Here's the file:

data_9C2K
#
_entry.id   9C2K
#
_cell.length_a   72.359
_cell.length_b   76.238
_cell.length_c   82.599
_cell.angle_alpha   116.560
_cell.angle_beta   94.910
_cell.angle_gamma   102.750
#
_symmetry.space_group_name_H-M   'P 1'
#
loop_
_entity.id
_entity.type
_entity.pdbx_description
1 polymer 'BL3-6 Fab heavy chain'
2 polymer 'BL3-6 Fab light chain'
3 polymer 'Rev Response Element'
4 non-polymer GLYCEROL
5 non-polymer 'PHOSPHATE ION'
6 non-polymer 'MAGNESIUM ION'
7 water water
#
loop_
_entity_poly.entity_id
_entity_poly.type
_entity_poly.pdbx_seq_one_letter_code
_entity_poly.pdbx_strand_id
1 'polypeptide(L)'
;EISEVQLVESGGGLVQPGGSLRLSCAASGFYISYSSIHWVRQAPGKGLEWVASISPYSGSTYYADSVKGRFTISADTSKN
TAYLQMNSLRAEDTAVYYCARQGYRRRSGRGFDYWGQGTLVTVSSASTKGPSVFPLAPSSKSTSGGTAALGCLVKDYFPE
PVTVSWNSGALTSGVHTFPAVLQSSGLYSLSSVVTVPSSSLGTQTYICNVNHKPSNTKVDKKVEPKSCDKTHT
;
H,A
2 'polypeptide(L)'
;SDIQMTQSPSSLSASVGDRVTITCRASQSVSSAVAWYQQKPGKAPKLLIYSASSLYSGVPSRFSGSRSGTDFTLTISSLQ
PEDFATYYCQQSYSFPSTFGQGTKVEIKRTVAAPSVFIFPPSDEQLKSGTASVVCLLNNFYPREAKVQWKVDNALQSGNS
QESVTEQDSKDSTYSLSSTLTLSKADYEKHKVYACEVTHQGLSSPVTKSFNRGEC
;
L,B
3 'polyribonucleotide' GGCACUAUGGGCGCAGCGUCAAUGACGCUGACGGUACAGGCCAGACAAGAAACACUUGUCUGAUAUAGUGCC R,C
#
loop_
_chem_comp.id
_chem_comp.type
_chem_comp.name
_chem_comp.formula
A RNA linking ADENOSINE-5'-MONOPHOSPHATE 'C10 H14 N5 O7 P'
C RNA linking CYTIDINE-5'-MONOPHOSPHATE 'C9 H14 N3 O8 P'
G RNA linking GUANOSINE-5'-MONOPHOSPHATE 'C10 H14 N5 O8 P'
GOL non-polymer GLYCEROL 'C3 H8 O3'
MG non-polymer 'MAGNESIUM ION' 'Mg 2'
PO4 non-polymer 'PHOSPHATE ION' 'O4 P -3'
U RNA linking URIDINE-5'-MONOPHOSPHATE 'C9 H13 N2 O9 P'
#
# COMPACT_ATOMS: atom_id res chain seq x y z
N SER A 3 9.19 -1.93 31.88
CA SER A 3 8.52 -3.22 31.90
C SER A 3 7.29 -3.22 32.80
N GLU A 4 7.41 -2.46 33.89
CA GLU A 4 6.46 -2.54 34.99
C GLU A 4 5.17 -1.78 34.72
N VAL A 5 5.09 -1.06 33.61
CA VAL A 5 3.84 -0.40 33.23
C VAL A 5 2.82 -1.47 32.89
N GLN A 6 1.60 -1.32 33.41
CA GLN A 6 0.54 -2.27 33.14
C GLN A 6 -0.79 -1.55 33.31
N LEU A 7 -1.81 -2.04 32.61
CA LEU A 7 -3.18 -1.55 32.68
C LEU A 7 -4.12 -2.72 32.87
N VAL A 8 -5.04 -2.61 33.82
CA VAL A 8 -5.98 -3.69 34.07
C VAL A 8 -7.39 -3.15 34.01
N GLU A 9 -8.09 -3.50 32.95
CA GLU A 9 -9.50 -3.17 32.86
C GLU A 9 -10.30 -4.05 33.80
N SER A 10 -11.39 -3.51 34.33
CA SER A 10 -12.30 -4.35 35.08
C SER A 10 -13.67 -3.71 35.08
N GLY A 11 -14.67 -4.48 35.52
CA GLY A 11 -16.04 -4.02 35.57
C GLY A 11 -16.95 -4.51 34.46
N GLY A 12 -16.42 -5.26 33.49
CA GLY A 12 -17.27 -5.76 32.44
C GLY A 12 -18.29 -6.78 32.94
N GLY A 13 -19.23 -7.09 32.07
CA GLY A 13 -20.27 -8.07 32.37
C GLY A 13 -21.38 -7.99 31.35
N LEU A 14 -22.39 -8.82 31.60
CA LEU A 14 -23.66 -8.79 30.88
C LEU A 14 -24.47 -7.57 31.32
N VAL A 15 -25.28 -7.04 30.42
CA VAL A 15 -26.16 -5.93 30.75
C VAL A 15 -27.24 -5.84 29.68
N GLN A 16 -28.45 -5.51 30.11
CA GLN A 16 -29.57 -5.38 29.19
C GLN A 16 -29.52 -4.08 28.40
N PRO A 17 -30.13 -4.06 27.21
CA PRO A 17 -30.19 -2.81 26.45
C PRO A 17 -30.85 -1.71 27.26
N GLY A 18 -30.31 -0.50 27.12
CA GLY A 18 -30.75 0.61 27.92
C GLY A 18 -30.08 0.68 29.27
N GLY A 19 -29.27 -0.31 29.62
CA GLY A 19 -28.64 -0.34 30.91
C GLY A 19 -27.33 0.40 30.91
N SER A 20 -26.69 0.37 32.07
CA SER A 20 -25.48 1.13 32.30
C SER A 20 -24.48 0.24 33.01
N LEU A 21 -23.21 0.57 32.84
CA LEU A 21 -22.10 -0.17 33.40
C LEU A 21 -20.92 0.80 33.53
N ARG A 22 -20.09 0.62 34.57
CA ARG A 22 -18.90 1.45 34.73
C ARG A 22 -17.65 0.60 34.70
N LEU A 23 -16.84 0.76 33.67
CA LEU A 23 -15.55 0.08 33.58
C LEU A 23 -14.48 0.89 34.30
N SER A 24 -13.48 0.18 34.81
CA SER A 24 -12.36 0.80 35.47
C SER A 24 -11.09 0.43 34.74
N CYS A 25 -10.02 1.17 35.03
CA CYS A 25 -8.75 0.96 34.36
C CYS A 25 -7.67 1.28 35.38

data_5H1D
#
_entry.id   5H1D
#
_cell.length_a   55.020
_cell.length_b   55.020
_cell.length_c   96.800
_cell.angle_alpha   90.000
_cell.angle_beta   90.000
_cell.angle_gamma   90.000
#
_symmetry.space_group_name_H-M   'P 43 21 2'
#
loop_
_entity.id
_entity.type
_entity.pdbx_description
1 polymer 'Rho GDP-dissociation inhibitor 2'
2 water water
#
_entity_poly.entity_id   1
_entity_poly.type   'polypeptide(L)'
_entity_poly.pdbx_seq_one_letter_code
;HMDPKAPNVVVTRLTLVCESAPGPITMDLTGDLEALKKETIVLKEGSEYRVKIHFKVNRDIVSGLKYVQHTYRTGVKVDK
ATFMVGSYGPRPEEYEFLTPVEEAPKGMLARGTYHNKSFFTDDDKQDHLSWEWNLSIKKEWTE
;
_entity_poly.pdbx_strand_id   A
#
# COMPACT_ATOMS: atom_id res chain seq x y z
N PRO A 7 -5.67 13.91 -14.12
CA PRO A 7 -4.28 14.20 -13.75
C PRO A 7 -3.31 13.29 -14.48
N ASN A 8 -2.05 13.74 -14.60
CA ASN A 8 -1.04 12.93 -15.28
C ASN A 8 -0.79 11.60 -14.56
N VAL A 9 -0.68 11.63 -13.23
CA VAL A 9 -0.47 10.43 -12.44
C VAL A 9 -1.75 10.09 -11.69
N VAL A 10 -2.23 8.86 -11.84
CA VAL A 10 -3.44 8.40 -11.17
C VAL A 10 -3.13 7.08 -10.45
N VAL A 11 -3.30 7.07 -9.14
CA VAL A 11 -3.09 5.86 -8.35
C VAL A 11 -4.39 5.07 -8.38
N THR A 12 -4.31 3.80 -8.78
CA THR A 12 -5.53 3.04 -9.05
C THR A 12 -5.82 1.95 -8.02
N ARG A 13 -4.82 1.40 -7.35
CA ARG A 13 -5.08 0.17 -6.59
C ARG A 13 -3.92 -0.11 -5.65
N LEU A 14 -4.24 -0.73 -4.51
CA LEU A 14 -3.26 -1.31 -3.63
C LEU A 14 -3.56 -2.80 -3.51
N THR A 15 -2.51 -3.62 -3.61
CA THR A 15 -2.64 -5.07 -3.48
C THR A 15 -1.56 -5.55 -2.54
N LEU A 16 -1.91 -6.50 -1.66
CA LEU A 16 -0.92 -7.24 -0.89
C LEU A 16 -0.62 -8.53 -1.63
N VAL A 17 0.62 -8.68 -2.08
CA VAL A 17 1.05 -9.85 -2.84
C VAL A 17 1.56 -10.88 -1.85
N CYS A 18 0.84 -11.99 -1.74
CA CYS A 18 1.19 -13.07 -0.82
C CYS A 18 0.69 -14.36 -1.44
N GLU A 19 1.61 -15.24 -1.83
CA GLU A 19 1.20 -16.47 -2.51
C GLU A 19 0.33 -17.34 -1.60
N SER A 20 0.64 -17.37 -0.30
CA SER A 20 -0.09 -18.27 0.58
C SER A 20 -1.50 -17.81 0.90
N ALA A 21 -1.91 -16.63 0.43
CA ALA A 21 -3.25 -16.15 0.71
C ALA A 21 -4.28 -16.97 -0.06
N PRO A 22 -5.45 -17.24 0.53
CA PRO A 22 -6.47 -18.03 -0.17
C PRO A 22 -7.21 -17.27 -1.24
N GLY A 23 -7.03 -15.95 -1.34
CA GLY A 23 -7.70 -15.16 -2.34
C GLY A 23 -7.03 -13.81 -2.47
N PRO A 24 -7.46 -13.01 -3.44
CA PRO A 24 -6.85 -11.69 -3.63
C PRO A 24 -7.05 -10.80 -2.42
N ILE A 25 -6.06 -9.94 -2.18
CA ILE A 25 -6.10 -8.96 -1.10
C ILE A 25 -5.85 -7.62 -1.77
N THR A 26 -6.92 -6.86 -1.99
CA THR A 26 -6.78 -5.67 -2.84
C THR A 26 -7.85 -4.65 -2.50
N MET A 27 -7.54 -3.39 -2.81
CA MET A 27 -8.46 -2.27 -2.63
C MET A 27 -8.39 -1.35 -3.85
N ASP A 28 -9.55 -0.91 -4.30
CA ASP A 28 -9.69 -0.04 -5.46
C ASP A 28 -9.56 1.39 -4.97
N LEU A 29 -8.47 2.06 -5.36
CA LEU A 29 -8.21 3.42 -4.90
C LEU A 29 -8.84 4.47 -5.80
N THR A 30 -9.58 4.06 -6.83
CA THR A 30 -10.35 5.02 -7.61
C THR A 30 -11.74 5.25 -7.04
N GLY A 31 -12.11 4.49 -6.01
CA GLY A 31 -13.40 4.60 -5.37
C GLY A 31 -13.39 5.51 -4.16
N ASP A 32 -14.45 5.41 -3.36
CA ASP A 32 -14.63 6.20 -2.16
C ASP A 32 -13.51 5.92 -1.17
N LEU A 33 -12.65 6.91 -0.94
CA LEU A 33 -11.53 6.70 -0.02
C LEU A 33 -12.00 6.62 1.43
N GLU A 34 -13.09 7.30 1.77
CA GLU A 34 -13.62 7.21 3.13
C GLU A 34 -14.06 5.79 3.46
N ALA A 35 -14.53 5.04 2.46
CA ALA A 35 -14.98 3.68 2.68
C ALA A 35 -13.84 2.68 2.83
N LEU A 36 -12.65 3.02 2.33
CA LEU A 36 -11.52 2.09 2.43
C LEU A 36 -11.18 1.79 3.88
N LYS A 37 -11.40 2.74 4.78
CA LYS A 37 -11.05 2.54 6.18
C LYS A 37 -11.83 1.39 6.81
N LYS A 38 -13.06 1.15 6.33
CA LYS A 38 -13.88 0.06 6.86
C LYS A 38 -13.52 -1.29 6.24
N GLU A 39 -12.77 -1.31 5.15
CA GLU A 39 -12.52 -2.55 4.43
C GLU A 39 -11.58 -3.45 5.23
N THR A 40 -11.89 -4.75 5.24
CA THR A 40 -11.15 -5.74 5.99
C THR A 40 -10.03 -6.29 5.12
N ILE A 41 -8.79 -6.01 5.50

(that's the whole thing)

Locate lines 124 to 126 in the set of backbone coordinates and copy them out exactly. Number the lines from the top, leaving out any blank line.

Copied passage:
C SER A 24 -11.09 0.43 34.74
N CYS A 25 -10.02 1.17 35.03
CA CYS A 25 -8.75 0.96 34.36